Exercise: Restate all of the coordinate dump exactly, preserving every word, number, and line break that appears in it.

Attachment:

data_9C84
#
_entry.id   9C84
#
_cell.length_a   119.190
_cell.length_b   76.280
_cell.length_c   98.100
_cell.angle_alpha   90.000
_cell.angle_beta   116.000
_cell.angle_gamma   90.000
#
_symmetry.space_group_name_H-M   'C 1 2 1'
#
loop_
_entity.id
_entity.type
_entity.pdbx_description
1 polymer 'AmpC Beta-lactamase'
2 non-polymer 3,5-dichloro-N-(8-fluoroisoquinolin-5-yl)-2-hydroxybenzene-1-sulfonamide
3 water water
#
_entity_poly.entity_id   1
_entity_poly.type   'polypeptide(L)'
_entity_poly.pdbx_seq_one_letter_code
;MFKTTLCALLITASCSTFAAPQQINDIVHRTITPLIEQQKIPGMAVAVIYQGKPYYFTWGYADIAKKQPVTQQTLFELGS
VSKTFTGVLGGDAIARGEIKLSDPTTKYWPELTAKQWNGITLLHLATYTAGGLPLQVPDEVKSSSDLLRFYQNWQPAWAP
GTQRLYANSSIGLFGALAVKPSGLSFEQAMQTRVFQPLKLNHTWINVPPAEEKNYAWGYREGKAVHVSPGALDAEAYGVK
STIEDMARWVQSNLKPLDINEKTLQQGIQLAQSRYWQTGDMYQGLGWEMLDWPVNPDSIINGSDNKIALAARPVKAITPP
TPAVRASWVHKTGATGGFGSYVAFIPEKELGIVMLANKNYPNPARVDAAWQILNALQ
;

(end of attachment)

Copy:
data_9C84
#
_entry.id   9C84
#
_cell.length_a   119.190
_cell.length_b   76.280
_cell.length_c   98.100
_cell.angle_alpha   90.000
_cell.angle_beta   116.000
_cell.angle_gamma   90.000
#
_symmetry.space_group_name_H-M   'C 1 2 1'
#
loop_
_entity.id
_entity.type
_entity.pdbx_description
1 polymer 'AmpC Beta-lactamase'
2 non-polymer 3,5-dichloro-N-(8-fluoroisoquinolin-5-yl)-2-hydroxybenzene-1-sulfonamide
3 water water
#
_entity_poly.entity_id   1
_entity_poly.type   'polypeptide(L)'
_entity_poly.pdbx_seq_one_letter_code
;MFKTTLCALLITASCSTFAAPQQINDIVHRTITPLIEQQKIPGMAVAVIYQGKPYYFTWGYADIAKKQPVTQQTLFELGS
VSKTFTGVLGGDAIARGEIKLSDPTTKYWPELTAKQWNGITLLHLATYTAGGLPLQVPDEVKSSSDLLRFYQNWQPAWAP
GTQRLYANSSIGLFGALAVKPSGLSFEQAMQTRVFQPLKLNHTWINVPPAEEKNYAWGYREGKAVHVSPGALDAEAYGVK
STIEDMARWVQSNLKPLDINEKTLQQGIQLAQSRYWQTGDMYQGLGWEMLDWPVNPDSIINGSDNKIALAARPVKAITPP
TPAVRASWVHKTGATGGFGSYVAFIPEKELGIVMLANKNYPNPARVDAAWQILNALQ
;